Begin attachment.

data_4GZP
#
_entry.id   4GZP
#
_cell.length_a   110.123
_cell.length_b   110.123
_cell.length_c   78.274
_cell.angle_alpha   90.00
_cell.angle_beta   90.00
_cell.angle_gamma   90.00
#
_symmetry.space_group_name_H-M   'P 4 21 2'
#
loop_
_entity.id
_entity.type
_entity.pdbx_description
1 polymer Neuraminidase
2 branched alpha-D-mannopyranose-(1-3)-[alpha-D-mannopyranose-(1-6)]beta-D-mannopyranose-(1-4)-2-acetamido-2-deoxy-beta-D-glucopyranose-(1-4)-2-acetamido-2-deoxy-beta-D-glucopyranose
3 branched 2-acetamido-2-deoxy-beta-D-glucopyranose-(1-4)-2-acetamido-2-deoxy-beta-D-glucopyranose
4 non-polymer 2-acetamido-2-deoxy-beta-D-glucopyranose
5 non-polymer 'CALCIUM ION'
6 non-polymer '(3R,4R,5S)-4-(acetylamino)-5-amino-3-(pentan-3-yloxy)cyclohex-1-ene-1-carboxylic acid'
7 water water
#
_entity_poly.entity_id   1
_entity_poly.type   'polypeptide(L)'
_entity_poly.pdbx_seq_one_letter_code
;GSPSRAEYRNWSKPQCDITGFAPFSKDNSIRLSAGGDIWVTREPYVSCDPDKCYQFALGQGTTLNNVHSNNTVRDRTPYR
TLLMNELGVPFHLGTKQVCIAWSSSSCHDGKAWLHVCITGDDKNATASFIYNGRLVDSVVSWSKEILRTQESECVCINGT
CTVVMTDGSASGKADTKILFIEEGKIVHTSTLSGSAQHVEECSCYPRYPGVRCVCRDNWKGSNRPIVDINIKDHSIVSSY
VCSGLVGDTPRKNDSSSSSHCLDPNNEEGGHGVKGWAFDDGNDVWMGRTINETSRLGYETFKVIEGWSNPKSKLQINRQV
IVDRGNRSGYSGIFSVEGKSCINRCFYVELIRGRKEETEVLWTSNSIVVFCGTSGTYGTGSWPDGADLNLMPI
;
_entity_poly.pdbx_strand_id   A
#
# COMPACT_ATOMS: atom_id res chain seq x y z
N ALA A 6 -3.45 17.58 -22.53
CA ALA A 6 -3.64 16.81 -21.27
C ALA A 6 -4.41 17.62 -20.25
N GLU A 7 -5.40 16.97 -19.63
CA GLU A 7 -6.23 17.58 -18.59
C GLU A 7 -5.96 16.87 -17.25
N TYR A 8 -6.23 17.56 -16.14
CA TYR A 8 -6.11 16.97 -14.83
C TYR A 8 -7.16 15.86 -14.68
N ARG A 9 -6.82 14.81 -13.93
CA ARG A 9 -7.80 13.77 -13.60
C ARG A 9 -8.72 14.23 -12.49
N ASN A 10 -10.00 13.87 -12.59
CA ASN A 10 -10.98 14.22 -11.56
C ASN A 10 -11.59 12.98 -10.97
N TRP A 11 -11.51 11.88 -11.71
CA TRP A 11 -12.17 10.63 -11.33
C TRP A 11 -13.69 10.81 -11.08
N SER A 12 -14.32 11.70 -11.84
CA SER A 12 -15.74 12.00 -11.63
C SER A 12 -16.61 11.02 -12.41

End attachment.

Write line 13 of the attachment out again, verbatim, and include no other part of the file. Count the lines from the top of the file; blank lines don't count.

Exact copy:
#